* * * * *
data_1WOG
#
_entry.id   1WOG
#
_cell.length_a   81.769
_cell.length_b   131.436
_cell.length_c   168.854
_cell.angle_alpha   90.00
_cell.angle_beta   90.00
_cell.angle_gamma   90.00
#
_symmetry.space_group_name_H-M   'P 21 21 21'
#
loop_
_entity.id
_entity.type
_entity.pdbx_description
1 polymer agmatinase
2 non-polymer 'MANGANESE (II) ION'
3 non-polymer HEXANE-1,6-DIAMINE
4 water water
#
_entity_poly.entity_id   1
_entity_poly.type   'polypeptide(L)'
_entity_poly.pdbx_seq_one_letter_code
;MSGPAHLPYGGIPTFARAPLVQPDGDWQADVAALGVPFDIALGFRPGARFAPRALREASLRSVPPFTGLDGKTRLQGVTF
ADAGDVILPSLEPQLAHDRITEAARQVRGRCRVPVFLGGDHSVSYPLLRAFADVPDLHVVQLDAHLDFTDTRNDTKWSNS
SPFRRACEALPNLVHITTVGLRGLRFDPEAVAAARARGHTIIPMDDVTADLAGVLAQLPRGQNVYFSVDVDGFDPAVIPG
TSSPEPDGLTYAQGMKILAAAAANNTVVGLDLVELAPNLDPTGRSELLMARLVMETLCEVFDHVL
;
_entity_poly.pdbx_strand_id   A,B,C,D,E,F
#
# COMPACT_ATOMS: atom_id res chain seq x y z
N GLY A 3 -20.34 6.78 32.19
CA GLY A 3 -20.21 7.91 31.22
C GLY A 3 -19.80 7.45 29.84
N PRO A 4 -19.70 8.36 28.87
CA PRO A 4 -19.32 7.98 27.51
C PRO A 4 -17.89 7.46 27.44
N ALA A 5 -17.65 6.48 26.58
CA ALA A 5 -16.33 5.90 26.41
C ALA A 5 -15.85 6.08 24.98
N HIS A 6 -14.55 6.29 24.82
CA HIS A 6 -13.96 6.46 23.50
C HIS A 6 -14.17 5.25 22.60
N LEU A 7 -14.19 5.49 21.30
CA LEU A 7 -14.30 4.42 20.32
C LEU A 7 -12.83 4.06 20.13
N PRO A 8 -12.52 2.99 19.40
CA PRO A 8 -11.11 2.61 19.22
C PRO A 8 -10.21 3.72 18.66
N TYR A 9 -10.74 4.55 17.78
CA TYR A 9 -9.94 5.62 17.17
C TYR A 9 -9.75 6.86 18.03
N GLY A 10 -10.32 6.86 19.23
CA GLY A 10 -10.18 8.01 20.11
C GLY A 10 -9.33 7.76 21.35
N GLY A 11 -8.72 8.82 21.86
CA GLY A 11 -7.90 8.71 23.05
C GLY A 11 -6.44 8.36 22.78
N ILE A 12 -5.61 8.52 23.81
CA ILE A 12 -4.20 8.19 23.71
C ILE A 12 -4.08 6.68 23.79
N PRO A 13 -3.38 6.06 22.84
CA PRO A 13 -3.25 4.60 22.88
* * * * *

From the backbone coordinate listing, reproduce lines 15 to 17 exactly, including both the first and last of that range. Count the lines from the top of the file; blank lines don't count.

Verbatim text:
_entity.id
_entity.type
_entity.pdbx_description